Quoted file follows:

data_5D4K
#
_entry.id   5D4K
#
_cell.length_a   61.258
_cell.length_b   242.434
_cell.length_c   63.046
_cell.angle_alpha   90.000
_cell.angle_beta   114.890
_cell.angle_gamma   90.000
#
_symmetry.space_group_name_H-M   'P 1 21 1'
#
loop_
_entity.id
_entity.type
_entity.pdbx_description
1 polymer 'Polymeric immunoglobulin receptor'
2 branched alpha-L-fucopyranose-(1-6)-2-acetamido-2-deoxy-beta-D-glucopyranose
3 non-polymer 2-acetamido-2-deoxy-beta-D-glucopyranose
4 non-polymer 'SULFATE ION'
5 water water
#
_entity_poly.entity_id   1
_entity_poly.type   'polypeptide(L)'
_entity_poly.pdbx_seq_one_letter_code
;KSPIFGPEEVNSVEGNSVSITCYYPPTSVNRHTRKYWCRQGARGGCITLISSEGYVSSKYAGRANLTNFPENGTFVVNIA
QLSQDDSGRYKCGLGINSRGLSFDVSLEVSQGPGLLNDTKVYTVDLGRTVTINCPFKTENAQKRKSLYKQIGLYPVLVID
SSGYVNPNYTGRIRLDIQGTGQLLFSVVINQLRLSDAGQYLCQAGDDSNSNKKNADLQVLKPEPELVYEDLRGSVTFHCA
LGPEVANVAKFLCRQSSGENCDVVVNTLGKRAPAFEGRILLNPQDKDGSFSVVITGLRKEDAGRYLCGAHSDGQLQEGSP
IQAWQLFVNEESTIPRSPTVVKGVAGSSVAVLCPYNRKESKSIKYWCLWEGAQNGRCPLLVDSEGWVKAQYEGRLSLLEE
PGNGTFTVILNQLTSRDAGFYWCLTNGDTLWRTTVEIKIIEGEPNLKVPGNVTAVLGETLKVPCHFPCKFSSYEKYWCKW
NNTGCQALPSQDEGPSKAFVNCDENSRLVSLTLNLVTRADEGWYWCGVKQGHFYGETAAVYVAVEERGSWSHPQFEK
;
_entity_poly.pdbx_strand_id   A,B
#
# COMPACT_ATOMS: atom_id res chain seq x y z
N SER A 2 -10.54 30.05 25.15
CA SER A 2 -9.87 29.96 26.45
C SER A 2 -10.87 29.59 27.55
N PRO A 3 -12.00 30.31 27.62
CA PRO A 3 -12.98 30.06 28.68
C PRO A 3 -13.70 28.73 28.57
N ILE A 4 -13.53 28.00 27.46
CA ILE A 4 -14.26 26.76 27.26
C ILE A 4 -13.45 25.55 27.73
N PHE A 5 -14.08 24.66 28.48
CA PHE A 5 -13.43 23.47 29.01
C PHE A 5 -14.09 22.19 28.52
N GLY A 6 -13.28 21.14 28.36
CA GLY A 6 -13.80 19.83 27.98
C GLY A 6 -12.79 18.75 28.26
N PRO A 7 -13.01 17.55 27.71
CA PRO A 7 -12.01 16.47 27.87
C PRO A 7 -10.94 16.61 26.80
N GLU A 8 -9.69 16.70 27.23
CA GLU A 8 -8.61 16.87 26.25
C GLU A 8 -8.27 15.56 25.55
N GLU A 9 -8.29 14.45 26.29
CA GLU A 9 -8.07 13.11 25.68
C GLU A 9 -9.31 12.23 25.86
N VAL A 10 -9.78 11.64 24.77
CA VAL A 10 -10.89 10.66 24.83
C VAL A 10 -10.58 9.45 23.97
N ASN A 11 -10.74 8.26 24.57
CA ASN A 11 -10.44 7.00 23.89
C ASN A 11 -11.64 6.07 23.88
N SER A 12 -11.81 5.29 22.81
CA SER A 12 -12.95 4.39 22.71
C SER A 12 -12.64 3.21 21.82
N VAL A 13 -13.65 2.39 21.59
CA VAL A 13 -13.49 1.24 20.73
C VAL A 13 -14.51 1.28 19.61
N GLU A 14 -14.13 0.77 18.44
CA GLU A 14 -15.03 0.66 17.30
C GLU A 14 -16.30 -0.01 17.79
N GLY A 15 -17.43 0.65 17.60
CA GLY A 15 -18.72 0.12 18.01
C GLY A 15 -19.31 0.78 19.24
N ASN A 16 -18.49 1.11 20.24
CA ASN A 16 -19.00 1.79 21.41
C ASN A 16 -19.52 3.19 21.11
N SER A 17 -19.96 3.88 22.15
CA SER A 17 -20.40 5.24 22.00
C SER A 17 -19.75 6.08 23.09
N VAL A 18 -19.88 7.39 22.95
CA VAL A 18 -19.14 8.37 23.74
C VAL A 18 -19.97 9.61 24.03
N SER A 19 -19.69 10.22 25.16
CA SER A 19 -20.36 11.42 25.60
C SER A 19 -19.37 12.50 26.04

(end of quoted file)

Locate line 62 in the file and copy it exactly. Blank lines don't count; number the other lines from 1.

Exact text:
N VAL A 10 -9.78 11.64 24.77